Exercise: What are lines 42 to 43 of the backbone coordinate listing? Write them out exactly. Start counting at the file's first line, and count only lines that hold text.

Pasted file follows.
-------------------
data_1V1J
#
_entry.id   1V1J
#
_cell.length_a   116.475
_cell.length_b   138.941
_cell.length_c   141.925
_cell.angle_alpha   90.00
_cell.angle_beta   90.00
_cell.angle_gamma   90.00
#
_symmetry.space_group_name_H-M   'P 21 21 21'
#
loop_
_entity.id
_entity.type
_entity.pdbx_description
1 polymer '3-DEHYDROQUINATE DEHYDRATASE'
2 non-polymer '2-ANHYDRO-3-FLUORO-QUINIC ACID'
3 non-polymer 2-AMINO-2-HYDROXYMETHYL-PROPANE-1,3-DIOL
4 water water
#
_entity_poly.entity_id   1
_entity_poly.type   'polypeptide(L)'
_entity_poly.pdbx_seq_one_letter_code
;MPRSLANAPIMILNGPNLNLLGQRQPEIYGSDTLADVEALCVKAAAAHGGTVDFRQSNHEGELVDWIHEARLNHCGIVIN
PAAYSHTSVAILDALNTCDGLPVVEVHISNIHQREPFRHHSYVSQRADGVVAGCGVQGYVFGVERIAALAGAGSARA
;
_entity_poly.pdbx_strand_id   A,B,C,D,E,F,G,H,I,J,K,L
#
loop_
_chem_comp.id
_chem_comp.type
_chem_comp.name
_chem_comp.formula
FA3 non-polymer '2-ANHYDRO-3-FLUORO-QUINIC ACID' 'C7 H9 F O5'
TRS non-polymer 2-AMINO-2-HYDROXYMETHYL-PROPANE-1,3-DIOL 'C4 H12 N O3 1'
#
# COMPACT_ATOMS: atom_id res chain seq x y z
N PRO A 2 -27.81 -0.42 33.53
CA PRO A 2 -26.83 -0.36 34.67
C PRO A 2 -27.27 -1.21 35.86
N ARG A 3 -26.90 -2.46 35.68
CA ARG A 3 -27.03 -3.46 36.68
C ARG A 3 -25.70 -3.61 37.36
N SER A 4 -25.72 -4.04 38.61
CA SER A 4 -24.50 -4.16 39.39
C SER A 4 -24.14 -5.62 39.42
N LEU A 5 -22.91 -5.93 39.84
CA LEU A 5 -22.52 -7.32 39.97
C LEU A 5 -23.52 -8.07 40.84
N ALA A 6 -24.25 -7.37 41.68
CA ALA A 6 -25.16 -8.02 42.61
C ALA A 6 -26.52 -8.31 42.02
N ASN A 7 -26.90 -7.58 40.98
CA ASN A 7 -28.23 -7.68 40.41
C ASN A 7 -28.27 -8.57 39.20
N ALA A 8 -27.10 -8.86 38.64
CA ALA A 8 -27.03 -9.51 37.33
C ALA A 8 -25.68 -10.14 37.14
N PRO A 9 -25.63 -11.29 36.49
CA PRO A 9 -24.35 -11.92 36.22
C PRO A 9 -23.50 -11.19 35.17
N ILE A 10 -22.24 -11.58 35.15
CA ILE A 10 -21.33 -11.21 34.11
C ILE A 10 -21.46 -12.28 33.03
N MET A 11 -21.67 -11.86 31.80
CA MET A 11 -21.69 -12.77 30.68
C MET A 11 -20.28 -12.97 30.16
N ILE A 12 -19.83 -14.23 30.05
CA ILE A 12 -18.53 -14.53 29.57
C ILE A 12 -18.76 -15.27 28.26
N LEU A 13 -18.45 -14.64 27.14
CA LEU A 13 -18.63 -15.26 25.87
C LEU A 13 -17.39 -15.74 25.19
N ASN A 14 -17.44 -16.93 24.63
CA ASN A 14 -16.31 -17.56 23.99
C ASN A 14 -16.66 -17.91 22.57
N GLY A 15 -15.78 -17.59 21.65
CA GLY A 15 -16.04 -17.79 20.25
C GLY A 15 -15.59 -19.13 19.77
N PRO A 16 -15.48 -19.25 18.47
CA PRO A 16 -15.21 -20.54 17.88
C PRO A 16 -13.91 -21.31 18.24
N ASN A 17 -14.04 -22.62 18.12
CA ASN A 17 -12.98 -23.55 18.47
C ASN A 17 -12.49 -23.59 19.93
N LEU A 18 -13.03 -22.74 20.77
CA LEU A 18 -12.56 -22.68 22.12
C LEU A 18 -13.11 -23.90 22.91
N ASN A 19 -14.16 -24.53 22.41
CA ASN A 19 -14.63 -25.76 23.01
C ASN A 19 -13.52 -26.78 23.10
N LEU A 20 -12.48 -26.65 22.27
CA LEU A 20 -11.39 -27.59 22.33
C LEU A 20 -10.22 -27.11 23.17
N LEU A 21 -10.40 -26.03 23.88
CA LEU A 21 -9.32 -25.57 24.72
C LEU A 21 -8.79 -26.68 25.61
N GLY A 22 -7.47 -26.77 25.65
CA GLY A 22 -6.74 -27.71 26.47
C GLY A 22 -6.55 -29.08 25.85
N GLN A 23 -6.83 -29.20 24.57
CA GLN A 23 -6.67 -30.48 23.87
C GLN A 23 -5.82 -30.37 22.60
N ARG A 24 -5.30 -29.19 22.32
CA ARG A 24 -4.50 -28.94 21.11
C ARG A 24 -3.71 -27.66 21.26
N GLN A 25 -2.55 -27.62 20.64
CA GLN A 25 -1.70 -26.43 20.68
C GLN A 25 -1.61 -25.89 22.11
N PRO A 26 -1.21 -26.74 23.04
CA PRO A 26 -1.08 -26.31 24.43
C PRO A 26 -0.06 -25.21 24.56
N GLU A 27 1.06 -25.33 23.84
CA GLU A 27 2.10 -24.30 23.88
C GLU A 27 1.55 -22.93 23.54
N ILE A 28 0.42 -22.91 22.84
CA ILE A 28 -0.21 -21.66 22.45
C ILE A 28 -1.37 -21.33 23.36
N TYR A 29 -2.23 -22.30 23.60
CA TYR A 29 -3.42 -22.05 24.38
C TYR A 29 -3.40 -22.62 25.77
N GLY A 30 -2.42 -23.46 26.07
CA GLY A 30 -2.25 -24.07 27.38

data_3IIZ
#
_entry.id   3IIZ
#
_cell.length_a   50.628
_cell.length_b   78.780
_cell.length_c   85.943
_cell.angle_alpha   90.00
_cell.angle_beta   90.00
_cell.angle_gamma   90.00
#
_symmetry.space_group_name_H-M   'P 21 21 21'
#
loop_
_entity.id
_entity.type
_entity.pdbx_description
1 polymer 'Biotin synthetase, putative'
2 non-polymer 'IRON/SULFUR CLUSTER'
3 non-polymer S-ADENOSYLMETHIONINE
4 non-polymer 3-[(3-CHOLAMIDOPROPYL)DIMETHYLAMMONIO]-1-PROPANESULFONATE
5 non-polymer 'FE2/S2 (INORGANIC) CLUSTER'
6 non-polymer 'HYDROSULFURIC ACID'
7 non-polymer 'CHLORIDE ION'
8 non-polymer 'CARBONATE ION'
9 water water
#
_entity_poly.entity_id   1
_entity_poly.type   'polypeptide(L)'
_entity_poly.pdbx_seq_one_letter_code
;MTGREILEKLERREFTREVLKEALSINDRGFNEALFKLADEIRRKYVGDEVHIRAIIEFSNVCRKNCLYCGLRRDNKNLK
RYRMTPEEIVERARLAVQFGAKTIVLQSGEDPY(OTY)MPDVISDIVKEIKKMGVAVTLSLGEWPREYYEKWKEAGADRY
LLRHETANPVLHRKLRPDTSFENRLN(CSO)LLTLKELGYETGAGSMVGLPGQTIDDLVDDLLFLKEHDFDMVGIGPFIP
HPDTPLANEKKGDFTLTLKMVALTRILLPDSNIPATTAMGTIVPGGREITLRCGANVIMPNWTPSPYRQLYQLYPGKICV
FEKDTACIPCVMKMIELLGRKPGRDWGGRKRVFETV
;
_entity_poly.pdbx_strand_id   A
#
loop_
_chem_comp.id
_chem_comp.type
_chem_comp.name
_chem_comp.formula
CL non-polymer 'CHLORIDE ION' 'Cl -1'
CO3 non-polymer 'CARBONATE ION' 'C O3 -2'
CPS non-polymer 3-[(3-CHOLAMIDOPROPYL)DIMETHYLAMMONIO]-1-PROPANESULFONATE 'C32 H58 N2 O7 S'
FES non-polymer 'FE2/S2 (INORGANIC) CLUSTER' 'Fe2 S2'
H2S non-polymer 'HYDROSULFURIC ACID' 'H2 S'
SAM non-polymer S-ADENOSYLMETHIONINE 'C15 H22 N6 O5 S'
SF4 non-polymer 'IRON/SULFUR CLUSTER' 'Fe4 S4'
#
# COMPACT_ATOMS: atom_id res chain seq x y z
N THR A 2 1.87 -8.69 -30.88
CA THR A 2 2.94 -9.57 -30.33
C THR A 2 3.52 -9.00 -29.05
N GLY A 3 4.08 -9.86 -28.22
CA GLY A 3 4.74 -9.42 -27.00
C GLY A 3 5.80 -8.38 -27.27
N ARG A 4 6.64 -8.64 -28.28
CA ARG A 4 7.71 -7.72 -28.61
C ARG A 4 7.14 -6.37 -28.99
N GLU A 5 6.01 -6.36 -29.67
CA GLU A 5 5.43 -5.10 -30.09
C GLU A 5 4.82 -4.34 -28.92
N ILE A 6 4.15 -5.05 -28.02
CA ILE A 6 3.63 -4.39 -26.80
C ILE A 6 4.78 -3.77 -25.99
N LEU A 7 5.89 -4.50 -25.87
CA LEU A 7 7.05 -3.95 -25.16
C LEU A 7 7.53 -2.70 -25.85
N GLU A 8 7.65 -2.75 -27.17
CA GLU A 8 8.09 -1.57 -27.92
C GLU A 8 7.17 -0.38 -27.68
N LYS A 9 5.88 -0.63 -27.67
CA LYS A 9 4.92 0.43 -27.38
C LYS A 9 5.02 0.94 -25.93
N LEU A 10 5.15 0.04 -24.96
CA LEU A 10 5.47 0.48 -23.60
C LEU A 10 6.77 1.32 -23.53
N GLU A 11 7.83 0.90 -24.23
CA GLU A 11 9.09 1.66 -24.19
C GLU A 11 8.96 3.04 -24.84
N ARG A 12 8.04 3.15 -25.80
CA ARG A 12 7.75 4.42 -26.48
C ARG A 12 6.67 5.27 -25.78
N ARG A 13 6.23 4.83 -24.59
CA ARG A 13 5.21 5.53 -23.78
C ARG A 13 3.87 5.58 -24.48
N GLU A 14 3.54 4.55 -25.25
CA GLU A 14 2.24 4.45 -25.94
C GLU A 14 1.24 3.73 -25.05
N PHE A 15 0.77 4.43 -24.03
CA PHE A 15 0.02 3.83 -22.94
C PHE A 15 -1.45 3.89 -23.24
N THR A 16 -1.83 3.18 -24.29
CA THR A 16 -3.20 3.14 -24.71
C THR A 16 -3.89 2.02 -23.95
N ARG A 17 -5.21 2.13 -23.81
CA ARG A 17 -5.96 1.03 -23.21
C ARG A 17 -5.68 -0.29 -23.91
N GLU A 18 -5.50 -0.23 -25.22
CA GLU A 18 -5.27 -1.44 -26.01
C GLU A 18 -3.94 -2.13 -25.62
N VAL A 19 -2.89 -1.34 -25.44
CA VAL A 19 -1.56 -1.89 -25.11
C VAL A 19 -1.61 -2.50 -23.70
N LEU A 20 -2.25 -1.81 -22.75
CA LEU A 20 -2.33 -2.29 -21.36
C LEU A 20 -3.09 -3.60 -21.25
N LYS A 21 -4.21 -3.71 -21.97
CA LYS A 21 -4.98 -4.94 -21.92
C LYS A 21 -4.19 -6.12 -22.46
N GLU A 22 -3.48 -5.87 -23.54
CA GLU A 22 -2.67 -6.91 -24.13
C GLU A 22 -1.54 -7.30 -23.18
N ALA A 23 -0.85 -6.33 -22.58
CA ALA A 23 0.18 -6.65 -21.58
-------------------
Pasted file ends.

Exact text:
C PRO A 2 -27.27 -1.21 35.86
N ARG A 3 -26.90 -2.46 35.68